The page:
An examination of all of these theories is well beyond the scope of this article. Nonetheless, the following discussion focuses on motivational theorists of some note.
Theorists in the Business Environment
The theories of Maslow, McGregor, and to a lesser extent, Herzberg, are the most commonly accepted in business literature. At lower levels of Maslow’s hierarchy of needs, such as physiological needs, money is a motivator; however, it tends to have a motivating effect on employees that lasts only for a short period. At higher levels of the hierarchy, praise, respect, recognition, empowerment, and a sense of belonging are far more powerful motivators than money.
McGregor (1960) asserted that management must choose between two and only two different ways of managing people—”Theory X” and “Theory Y”—and then asserted that Theory Y is the only sound one. Drucker (2001, p. 77) points out a few years later that Maslow suggested in his Eupsychian Management (1965), republished as Maslow on Management (1998), that McGregor was wrong. He showed conclusively that “different people have to be managed differently.”
Herzberg differentiated hygiene factors from motivators in the length of time the particular factor continues to drive behaviors. Salary (base pay) has a short motivational time span. “An employee might receive a pay raise today, and 30 days later begin to question when the next raise will be forthcoming. Meanwhile, the current salary has little influence on…willingness to improve performance” (Henderson, 2002, p. 391).
Maslow has money at the lowest level of the hierarchy and shows other needs are better motivators to employees. McGregor places money in his Theory X category and considers it as a poor motivator. Praise and recognition are placed in the Theory Y category and are considered stronger motivators than money. Likewise, McClelland (1987) noted that workers could not be motivated by the mere need for money—in fact, extrinsic motivation (e.g., money) could extinguish intrinsic motivation such as achievement motivation, though money could be used as an indicator of success for various motives, e.g., keeping score.
In The Peter Principle (Peter & Hull, 1969), we were warned that if managers follow the path of conventional wisdom without question, they tend to promote each person to his or her level of incompetence. It was true then, and it is true now.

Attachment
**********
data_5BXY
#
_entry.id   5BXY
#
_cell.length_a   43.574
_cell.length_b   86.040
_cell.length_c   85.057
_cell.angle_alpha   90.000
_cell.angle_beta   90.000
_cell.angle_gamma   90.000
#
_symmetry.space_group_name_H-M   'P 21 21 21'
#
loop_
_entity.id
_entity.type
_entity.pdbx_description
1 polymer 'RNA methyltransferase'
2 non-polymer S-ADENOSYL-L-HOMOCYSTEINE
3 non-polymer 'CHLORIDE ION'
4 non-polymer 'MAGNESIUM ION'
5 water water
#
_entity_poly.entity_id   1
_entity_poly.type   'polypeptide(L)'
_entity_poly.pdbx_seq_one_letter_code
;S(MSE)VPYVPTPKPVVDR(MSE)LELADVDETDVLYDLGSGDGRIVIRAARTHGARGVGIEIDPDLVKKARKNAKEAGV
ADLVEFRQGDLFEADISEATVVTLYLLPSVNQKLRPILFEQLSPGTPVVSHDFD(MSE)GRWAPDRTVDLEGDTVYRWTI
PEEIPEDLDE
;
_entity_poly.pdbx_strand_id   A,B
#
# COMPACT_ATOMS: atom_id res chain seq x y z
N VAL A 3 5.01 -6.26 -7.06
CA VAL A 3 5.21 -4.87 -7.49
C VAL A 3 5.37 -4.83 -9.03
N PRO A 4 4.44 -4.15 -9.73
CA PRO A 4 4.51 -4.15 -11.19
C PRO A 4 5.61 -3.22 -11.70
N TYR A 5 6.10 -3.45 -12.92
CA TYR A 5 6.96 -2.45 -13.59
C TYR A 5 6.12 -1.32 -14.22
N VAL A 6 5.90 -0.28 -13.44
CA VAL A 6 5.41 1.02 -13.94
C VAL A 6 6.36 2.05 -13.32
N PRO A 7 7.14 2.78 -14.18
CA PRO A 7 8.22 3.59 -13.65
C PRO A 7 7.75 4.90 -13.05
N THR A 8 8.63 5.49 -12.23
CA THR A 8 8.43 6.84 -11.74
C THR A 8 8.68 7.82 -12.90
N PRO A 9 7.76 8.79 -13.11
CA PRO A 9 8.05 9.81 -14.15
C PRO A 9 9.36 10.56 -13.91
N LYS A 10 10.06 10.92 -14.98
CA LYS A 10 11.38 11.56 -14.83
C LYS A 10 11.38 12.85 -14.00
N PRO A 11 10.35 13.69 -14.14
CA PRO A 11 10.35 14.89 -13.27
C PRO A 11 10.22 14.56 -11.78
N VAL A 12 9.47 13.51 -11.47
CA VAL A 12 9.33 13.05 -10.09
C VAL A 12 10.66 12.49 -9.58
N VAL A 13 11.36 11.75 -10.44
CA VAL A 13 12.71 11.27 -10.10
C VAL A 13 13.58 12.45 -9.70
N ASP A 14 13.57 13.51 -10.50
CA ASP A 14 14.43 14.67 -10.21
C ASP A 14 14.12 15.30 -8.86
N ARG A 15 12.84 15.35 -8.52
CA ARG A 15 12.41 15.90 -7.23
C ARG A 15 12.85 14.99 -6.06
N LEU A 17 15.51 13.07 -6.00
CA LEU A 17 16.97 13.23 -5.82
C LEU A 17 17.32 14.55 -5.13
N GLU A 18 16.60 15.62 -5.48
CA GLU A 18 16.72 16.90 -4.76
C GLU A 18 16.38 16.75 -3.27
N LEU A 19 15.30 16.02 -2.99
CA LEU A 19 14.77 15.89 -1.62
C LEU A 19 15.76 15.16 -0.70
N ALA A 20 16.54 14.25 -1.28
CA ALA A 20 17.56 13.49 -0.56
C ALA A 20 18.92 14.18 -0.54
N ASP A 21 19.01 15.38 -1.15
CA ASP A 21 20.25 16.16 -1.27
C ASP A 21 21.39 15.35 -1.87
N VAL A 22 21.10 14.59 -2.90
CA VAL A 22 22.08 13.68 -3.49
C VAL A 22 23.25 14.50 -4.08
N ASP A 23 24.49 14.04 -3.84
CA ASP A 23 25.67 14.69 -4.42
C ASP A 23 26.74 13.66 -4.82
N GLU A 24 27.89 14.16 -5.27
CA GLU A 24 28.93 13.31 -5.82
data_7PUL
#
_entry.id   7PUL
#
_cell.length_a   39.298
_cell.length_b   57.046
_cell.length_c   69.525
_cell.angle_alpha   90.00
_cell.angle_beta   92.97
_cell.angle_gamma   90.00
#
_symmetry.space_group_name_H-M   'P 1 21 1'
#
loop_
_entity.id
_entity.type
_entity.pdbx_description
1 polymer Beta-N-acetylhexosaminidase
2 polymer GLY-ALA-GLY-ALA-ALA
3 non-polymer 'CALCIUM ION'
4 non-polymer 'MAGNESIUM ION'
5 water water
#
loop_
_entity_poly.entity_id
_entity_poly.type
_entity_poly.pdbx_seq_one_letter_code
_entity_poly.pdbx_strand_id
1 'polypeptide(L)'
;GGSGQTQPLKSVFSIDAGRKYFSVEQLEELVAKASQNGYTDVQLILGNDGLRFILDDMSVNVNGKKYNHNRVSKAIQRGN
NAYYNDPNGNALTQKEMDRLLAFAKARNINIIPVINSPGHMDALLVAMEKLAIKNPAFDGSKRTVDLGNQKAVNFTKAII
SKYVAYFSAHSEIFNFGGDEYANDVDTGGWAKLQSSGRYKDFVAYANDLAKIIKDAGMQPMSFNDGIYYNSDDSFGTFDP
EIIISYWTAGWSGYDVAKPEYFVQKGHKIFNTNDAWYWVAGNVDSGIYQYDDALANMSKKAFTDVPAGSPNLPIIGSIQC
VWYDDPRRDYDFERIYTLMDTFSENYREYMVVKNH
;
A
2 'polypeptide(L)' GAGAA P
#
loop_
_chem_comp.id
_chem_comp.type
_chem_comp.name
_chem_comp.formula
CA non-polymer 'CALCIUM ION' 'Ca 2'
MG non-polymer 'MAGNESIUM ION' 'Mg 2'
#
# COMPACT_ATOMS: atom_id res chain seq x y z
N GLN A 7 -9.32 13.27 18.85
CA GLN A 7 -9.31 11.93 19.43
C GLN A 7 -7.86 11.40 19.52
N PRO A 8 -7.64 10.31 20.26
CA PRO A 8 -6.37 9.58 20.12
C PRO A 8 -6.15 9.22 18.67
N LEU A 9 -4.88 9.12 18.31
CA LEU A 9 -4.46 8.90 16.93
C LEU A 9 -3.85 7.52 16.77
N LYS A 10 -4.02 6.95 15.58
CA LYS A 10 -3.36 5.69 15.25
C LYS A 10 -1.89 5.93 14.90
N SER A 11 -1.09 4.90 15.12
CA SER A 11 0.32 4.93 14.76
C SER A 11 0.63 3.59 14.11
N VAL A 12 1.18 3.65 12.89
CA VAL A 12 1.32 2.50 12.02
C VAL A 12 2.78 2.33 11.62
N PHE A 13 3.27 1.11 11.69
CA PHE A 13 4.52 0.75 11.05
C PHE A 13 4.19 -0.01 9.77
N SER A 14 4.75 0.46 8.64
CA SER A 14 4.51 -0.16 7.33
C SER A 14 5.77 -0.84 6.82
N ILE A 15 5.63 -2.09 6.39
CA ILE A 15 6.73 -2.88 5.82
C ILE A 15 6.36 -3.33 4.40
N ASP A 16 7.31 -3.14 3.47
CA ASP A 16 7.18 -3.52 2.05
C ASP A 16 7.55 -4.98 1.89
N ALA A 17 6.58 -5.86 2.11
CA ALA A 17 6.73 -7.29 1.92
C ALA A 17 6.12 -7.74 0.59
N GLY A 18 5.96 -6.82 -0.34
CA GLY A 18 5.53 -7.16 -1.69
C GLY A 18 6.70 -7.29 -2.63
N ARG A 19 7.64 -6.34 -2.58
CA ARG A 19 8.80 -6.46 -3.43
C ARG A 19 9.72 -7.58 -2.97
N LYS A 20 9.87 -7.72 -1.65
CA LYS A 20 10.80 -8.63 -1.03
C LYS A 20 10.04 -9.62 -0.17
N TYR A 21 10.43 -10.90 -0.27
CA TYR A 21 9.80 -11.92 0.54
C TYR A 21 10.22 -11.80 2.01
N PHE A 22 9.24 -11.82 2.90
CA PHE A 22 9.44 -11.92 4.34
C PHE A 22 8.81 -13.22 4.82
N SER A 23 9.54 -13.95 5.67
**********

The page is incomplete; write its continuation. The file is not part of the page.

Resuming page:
Buckingham and Coffman (1999) note little or no change to this conventional wisdom.
Unfortunately, in the intervening years, we haven’t succeeded in changing very much. We still think that the most creative way to reward excellence in a role is to promote the person out of it. We still tie pay, perks, and titles to a rung on the ladder: the higher the rung, the greater the pay; the better the perks, the grander the title. Every signal we send tells the employee to look inward and upward. ‘Don’t stay in your current role for too long,’ we advise. ‘It looks bad on the resume. Keep pressing, pushing, and stretching to take that next step. It’s the only way to get ahead. It’s the only way to get respect.’ (p. 178)
Public Service Motivation
“The theory of public service motivation (PSM) suggests public employees are more likely than private sector employees to hold pro-social values and seek opportunities to help others benefit society” (Wright, 2007, p. 5). The term seems to have been coined by Perry and Wise (1990, p. 368).
“The public administration literature argues that individuals employed by the government have a unique sense of public service that leads them to value intrinsic rewards more keenly than extrinsic rewards, although few studies have investigated the concept empirically” (Santaniello, 2008, p. 1).
According to Perry (1996, p. 6), PSM is defined as “an individual’s predisposition to respond to motives grounded primarily or uniquely in public institutions and organizations.” Attraction to policy making, commitment to the public interest, compassion, and self-sacrifice are all identified as key components of PSM as opposed to extrinsic motivations (specifically pay) that are central to many rational choice models of motivation and provide the basis for pay-for-performance structures. This theory contradicts the conventional wisdom of economic theory (Santaniello, 2008, p. 3).
Public administration literature makes a distinction between employee motives and work motivation. Motives are the rewards that individual employees would like to receive for their jobs, while work motivation is the drive employees have to perform their jobs well within the context of their organizations (Wright, 2007).
Poor Performers in the Federal Government
The best estimate of the proportion of poor performers in the federal workforce is 3.7 percent. While no good benchmarks exist in the private or public sectors, such comparison is undoubtedly lower than conventional wisdom. Supposedly, the federal government has no serious performance problems (OPM, 1999, p. 1).
Nonetheless, the prevailing perception about public service employment is that poor performance is a big problem. Moreover, civil service employees are among the first to speak up about the situation. In questionnaire after questionnaire, civil service employees express disdain for a management team that they say cannot or will not remove from their midst coworkers who are not carrying their share of the load. In a 1997 report entitled Adherence to the Merit Principles in the Workplace, the MSPB reported that, among the 9,700 federal employees it surveyed, the issue of handling poor performance was the deepest area of concern. Nearly half of the respondents said that agencies had a major problem correcting poor performance, and even more said the same thing about the firing of poor performers (OPM, 1999, p. 3).